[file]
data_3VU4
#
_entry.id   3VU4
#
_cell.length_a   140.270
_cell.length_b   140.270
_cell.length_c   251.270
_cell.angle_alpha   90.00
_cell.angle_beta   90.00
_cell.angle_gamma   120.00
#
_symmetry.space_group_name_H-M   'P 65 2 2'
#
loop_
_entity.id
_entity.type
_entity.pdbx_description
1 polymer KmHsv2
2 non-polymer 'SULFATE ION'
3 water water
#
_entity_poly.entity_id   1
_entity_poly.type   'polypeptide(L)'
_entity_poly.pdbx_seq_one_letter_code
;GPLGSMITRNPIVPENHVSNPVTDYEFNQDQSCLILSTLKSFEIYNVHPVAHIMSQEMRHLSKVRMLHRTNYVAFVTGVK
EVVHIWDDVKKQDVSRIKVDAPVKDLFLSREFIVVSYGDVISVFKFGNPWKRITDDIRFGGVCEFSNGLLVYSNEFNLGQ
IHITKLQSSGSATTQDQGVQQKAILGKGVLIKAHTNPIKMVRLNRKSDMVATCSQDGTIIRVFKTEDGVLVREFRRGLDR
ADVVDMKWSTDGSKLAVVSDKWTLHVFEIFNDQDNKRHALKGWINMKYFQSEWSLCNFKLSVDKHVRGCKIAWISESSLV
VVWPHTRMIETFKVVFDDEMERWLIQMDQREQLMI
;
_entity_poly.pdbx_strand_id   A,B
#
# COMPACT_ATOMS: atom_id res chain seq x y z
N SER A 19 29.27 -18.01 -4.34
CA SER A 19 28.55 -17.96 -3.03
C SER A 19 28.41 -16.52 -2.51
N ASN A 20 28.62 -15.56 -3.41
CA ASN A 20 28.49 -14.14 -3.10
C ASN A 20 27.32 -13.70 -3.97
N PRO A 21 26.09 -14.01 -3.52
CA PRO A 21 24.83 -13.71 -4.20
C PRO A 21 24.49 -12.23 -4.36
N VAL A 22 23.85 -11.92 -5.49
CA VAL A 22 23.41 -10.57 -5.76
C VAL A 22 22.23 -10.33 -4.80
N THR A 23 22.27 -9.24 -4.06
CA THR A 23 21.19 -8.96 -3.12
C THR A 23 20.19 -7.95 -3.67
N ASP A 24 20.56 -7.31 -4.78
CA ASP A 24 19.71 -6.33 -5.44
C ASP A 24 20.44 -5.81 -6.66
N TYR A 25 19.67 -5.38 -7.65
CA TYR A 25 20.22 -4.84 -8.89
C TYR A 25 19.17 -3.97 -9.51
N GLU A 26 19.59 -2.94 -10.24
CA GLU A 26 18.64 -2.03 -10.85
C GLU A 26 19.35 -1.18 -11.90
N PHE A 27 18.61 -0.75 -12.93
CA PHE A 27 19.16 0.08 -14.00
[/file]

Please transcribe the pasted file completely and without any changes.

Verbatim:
data_3VU4
#
_entry.id   3VU4
#
_cell.length_a   140.270
_cell.length_b   140.270
_cell.length_c   251.270
_cell.angle_alpha   90.00
_cell.angle_beta   90.00
_cell.angle_gamma   120.00
#
_symmetry.space_group_name_H-M   'P 65 2 2'
#
loop_
_entity.id
_entity.type
_entity.pdbx_description
1 polymer KmHsv2
2 non-polymer 'SULFATE ION'
3 water water
#
_entity_poly.entity_id   1
_entity_poly.type   'polypeptide(L)'
_entity_poly.pdbx_seq_one_letter_code
;GPLGSMITRNPIVPENHVSNPVTDYEFNQDQSCLILSTLKSFEIYNVHPVAHIMSQEMRHLSKVRMLHRTNYVAFVTGVK
EVVHIWDDVKKQDVSRIKVDAPVKDLFLSREFIVVSYGDVISVFKFGNPWKRITDDIRFGGVCEFSNGLLVYSNEFNLGQ
IHITKLQSSGSATTQDQGVQQKAILGKGVLIKAHTNPIKMVRLNRKSDMVATCSQDGTIIRVFKTEDGVLVREFRRGLDR
ADVVDMKWSTDGSKLAVVSDKWTLHVFEIFNDQDNKRHALKGWINMKYFQSEWSLCNFKLSVDKHVRGCKIAWISESSLV
VVWPHTRMIETFKVVFDDEMERWLIQMDQREQLMI
;
_entity_poly.pdbx_strand_id   A,B
#
# COMPACT_ATOMS: atom_id res chain seq x y z
N SER A 19 29.27 -18.01 -4.34
CA SER A 19 28.55 -17.96 -3.03
C SER A 19 28.41 -16.52 -2.51
N ASN A 20 28.62 -15.56 -3.41
CA ASN A 20 28.49 -14.14 -3.10
C ASN A 20 27.32 -13.70 -3.97
N PRO A 21 26.09 -14.01 -3.52
CA PRO A 21 24.83 -13.71 -4.20
C PRO A 21 24.49 -12.23 -4.36
N VAL A 22 23.85 -11.92 -5.49
CA VAL A 22 23.41 -10.57 -5.76
C VAL A 22 22.23 -10.33 -4.80
N THR A 23 22.27 -9.24 -4.06
CA THR A 23 21.19 -8.96 -3.12
C THR A 23 20.19 -7.95 -3.67
N ASP A 24 20.56 -7.31 -4.78
CA ASP A 24 19.71 -6.33 -5.44
C ASP A 24 20.44 -5.81 -6.66
N TYR A 25 19.67 -5.38 -7.65
CA TYR A 25 20.22 -4.84 -8.89
C TYR A 25 19.17 -3.97 -9.51
N GLU A 26 19.59 -2.94 -10.24
CA GLU A 26 18.64 -2.03 -10.85
C GLU A 26 19.35 -1.18 -11.90
N PHE A 27 18.61 -0.75 -12.93
CA PHE A 27 19.16 0.08 -14.00